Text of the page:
Karen will spend 2023 working at NSF as a rotator in the Office of International Science and Engineering. Because she is not on campus, she will not be available to advise undergraduate students, and would encourage interested students to contact others on campus.
I am looking for students who are trained up in some of the basic field/lab approaches to disease/climate change/amphibian ecology and that could start their project pretty quick after some input and advice from me & my lab on the system. I am especially interested in recruiting students with strong quantitative skills (statistics, experimental design), tools (GIS analysis, population genetics, mark-recapture), a publication record, and independent research background. The kind of student I need in the next few years will be comfortable doing lots of independent field work, being comfortable (with the language, culture, location) living in remote field sites (not at field stations, no electricity, no computers), perhaps by yourself, who have the ability to redesign projects on the fly in the field, the ability to analyze spatiotemporal and population data and with strong interest in climate change and/or disease. This is a wish list, and I don’t expect every incoming student to have all these skills, but I am hoping prospective students have some knowledge or experience with some of these things.
It is important to recognize that we are mostly a field ecology lab, so you must not only be comfortable being out in the woods or in a swamp, but you should really enjoy camping and hiking and exploring new places. That said, I am very interested in having new students begin to incorporate more experimental work into our projects. We have started several new projects on North American salamanders that are especially amenable to doing manipulative field experiments or for bringing animals into the lab for experimental testing.
We currently have two main research foci in the lab: the role of disease and climate change on North American salamander ecology and on tropical amphibian ecology. New projects include disease ecology of North American salamanders, field surveys, and population biology. We have started working in the Appalachians on Plethodon salamanders, asking many of the same questions as in our tropical research – how global threats (climate, disease) affect amphibian population & community ecology and host-pathogen ecology. I try to encourage my students to develop more fully some of the ideas we have on how the biology of tropical frogs or temperate salamanders (e.g., habitat use, abundance, thermal biology, diet) relates to amphibian declines; primarily focusing on various aspects of community ecology and population biology (e.g., survivorship and demographic parameters & population structure, reproductive characteristics, and population dynamics), disease ecology (reservoir species, microenvironmental effects), and impacts of amphibian declines on ecosystems. Some of my current grad students are working these same questions here in the US – examining the role of salamanders in foodwebs, spatiotemporal variation in the distribution of Bd, and effects of climate change on salamander populations and communities.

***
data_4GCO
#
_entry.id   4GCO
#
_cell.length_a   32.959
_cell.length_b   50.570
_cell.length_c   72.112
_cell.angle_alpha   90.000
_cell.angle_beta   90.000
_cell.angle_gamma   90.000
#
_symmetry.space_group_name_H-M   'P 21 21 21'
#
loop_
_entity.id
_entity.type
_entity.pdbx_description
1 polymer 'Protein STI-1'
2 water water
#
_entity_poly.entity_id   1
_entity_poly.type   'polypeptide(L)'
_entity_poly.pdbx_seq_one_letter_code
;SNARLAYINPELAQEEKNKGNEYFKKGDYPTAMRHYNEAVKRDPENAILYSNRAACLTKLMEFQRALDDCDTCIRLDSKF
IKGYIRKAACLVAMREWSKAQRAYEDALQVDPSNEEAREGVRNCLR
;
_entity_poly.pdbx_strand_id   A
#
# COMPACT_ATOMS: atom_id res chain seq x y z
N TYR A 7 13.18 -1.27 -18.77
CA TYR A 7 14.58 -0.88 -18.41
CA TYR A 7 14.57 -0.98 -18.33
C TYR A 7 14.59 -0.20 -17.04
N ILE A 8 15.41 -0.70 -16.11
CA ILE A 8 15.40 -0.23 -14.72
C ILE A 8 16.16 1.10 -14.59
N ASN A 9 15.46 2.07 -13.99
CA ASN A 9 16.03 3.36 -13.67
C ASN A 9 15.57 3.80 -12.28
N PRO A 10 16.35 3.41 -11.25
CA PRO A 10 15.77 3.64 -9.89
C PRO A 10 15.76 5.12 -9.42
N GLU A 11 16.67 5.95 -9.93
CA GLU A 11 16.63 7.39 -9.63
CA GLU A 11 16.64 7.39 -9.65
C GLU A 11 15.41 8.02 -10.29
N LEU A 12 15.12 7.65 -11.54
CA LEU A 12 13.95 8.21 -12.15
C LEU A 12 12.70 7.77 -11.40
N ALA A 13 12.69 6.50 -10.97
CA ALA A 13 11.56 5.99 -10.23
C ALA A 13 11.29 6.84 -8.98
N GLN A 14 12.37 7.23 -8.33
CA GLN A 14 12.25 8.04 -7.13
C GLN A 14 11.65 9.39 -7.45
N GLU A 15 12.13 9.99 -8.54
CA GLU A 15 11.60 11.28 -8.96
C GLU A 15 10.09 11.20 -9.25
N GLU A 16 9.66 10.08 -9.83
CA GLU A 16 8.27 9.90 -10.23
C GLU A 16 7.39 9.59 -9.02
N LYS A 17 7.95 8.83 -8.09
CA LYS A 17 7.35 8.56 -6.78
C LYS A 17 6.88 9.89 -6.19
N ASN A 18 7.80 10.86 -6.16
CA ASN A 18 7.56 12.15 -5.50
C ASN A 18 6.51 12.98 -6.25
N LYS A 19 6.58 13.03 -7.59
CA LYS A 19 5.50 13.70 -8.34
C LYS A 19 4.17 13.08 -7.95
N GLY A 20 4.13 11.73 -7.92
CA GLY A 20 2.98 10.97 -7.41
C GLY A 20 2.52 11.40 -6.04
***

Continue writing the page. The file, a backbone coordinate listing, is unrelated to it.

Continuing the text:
Some of my past grad students worked on quantifying disease dynamics in multi-host communities, Mark-Recapture studies of amphibian populations and the role of disease in demography, and the role of the amphibian microbiome in disease ecology. Projects from earlier years include ecosystem effects of amphibian declines with both Ambystoma salamanders in Illinois and Panamanian stream frogs, tadpole ecology, population ecology, predator-prey dynamics & effects on ecosystems of temporary ponds (IL), and frog-fungus disease dynamics, population genetics of tropical stream frogs, salamander pop bio (Ambystoma) & reproduction (Eurycea), the role of tadpoles & frogs in tropical stream ecosystems, diet partitioning in tropical Eleutherodactylus, habitat use of tropical stream frogs. Recent postdocs have done experiments and modeling of disease in tropical amphibian communities, multi-host & multi-pathogen experiments, and the role of trade in the spread of wildlife diseases.
If you are interested in joining our lab, please send me an email including your CV, names of 3 references, your GRE & GPA scores, and (most importantly) a description of your research ideas. Tell me what kind of research questions you enjoy or which study system you are most interested in, and what kinds of projects you would be interested in doing. Please tell me about any research projects you have done in which you were the lead investigator, designing the project, collecting the data, and analyzing the data - what did you learn and what was the outcome of the project? I can admit PhD students through the BEES and MEES programs. It is not possible to admit MS students through BEES, although it is a possibility for the MEES program. I encourage all undergraduates to obtain a MS degree first, and will only accept the exceptional undergraduate who has significant independent research experience. With academic jobs becoming rarer, and competition for postdocs increasing, a MS degree offers you a 2-year position from which you can assess whether academia is for you, gain research skills, take classes, and make important connections so that if you decide to continue for aPhD you are ready to dive in and get started.